Sustainable Funding – Emitter Fee
Let the voters decide – to tax someone else!
As the Fort Collins City Council continues to wrestle with ideas for closing the enormous annual funding gap between what our planning documents call for and actual tax receipts, all sense of pragmatism has been lost. No serious consideration of cutting programs nor community expectations has been entertained. Rather, Council is pursuing various strategies to raise taxes and fees that mask, not resolve, the funding deficit. Establish new local “sin taxes” on tobacco, alcohol, and marijuana; two new taxes on natural gas use; and, most remarkable, a specific “emitter tax” on two local businesses, Anheuser-Busch and Broadcom.
Collectively and individually, these proposed taxes will make but a small dent in the actual shortfall. The real purpose is to send a message: even though what you’re doing is perfectly legal, we don’t approve. Therefore, you must be penalized.
Dialing in specifically on the emitter tax proposal, it’s important to understand the context. Under the federal Clean Air Act, the Environmental Protection Agency has instituted a permit system under which stationary sources of greenhouse gas emissions (GHG) in excess of 25M metric tons must comply with on-going monitoring and reporting requirements. A permit comes with considerable cost, not just for the permit itself, but the administrative overhead and ongoing remediation to lower emissions. In addition, the State of Colorado also puts its hand out for so-called “large emitters”.
There are five large emitters in operation within the growth management area: Platte River Power Authority (Rawhide Power Plant), Larimer County Landfill, Colorado State University, Anheuser-Busch, and Broadcom. Despite their preference, our City leaders recognize that public entities can’t be taxed locally, so their focus is limited to the private sector. Remarkably, Council has dismissed the fact these two businesses provide nearly 2,000 well-paying jobs, spend millions every year for municipal services, and tens of millions more in local, county and state taxes.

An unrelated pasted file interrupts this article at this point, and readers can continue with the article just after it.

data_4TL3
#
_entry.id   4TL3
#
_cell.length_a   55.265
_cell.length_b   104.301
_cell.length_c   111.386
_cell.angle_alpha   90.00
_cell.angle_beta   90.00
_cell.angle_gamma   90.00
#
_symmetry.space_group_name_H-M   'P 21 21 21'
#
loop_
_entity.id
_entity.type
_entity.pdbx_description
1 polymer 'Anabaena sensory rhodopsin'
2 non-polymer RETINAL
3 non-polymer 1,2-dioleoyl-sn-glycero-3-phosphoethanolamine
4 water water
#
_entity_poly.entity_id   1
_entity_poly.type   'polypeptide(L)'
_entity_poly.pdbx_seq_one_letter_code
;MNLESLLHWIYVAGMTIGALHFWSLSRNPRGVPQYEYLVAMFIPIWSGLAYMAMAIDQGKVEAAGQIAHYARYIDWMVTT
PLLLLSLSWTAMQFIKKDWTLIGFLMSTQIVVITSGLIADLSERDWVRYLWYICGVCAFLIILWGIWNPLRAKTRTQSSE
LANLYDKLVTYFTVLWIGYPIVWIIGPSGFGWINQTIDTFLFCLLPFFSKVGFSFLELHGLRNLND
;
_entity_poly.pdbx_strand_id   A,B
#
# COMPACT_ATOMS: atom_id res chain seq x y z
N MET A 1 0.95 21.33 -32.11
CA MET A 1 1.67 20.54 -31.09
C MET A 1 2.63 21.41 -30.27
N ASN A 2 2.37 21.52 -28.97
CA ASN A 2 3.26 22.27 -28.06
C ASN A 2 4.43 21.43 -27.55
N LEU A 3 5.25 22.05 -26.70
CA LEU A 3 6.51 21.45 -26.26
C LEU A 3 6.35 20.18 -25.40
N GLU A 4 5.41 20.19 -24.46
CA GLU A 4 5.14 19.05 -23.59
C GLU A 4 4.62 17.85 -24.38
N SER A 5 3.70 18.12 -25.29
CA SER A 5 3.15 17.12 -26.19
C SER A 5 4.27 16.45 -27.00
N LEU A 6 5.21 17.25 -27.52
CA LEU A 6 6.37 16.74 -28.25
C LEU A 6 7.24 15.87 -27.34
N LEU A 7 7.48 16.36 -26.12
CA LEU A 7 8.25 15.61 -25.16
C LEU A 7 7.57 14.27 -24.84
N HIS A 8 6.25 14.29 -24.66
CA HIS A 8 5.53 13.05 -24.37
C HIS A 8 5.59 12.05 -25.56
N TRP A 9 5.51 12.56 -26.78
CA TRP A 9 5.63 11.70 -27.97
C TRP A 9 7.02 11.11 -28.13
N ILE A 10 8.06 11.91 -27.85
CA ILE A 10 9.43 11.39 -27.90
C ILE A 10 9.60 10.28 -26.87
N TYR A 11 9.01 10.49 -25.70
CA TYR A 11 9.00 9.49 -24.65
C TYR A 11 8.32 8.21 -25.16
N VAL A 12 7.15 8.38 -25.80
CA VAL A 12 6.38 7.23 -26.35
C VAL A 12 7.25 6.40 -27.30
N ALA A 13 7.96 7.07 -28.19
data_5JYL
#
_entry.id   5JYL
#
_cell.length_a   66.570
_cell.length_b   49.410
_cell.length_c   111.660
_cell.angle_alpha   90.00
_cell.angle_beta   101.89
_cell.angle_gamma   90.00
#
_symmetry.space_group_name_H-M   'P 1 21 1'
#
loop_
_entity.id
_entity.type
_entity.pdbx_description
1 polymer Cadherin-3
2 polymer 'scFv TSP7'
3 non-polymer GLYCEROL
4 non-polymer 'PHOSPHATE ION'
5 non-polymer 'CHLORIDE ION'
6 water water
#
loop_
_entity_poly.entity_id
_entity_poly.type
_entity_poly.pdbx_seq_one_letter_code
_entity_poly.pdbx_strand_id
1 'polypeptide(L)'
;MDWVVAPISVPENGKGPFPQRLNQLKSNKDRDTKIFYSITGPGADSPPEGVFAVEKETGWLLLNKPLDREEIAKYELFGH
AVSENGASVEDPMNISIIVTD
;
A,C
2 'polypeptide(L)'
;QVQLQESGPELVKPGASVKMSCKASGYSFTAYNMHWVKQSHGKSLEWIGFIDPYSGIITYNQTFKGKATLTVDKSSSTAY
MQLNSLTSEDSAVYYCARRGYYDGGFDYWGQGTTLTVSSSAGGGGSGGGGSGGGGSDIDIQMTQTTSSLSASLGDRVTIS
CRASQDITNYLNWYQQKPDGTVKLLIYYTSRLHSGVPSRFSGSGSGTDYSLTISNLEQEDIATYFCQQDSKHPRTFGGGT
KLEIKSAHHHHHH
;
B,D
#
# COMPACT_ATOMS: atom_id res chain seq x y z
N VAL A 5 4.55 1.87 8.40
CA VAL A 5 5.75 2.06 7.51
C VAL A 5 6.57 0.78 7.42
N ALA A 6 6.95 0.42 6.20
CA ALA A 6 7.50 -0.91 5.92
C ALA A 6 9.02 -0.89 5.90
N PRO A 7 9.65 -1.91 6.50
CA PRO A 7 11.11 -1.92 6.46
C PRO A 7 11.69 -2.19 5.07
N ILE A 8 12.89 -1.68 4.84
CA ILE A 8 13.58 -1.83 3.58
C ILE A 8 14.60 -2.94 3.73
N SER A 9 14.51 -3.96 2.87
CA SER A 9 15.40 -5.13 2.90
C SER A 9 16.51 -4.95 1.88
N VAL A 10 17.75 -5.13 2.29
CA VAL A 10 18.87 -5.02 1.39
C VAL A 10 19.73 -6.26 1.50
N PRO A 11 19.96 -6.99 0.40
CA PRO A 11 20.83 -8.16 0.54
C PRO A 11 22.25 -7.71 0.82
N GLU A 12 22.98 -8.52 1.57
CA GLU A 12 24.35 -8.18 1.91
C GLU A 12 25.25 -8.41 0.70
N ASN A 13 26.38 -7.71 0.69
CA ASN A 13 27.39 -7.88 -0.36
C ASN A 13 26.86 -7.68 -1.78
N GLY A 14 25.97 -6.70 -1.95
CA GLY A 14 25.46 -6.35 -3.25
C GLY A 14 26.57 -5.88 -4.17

What Council is pursuing is not only unjustified, it lacks financial sense at its most basic level. Both companies have not only drastically reduced GHG emissions over the past 10 years, but they are both on track to fall below the EPA reporting threshold by 2030. In other words, Council will go through the process of establishing a tax to fund a perpetual budget gap through a source that disappears shortly after its implementation.
If there were any genuine concern to reduce GHG emissions within the community, or any sense of equitable treatment, a tax on vehicle usage would be far more appropriate. According to City data, vehicles produced over 1.75M metric tons of GHG emissions in 2020. For the same year, A-B and Broadcom reported emissions of 180,000 MT combined. But it’s not about equity, it’s all about the fact taxing two businesses is relatively straight forward and supports their narrative that corporations are evil. Besides, why wouldn’t voters prefer to tax someone else to pay for community amenities we clearly cannot afford.
Source: Fort Collins Area Chamber of Commerce